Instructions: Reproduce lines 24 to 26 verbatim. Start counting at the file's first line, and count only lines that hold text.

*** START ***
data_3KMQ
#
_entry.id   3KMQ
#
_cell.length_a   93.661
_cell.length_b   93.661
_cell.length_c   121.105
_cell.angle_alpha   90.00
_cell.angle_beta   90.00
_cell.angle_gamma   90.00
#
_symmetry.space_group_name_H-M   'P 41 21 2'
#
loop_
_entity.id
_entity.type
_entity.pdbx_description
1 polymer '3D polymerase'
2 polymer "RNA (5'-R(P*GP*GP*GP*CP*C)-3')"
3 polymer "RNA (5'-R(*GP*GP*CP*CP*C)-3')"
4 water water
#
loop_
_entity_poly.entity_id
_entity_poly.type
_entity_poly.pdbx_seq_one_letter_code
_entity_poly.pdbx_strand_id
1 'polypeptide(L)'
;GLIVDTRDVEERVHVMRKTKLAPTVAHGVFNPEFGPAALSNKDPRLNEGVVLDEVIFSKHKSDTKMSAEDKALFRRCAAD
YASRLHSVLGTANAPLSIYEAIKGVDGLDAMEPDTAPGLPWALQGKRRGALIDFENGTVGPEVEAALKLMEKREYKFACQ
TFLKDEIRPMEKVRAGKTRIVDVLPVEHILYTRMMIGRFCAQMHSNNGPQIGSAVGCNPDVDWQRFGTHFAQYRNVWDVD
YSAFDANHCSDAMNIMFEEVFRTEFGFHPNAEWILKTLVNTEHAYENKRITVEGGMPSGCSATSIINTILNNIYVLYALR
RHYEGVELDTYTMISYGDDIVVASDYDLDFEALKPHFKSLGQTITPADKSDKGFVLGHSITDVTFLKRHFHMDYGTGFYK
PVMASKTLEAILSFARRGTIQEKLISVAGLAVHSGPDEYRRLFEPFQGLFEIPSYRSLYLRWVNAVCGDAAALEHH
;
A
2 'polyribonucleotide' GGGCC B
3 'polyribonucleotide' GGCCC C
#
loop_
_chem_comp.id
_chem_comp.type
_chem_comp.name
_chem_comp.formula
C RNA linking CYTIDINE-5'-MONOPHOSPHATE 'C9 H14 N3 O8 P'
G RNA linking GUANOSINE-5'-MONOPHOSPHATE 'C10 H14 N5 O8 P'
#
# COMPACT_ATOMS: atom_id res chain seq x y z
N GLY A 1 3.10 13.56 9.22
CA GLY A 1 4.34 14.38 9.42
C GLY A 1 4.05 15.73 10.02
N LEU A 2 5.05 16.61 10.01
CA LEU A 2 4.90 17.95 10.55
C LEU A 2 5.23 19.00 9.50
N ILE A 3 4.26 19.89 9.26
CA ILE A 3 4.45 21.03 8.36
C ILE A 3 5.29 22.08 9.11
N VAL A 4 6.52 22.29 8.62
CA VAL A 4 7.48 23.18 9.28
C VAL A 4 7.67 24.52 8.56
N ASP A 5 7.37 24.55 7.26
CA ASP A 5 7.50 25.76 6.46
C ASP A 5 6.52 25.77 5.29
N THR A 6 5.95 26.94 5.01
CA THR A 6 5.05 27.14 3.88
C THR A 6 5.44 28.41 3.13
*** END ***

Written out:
_entity_poly.entity_id
_entity_poly.type
_entity_poly.pdbx_seq_one_letter_code